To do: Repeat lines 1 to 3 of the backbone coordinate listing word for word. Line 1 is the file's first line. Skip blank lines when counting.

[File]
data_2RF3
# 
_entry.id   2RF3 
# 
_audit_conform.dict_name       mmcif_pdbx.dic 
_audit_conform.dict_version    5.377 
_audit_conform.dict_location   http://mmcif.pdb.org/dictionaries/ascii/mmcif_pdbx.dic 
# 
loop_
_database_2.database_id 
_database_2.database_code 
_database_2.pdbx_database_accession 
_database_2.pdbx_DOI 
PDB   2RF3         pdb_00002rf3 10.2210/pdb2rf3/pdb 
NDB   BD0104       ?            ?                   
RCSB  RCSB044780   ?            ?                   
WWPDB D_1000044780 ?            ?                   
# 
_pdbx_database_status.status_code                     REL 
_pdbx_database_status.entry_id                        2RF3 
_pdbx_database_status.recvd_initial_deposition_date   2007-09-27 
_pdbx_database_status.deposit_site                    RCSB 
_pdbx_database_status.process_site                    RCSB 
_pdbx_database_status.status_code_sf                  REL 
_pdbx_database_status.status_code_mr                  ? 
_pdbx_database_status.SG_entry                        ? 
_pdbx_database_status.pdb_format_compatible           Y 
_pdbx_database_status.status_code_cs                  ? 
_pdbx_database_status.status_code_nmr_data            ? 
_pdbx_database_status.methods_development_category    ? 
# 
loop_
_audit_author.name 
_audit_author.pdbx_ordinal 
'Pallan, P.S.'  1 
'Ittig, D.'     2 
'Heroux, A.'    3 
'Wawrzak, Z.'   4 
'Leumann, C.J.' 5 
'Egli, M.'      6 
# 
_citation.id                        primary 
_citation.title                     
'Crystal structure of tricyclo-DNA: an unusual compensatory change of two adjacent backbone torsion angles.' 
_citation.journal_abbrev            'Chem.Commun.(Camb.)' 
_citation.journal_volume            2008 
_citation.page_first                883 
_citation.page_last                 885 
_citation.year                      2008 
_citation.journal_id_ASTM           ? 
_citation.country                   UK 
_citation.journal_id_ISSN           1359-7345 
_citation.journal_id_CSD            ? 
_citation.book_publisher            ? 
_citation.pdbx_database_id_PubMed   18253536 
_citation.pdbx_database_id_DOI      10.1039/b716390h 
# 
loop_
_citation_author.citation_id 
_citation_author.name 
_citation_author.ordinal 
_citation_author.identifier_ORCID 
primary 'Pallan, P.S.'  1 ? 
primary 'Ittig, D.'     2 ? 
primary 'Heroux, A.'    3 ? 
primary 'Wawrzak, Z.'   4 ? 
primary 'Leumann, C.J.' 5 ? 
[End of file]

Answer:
data_2RF3
# 
_entry.id   2RF3 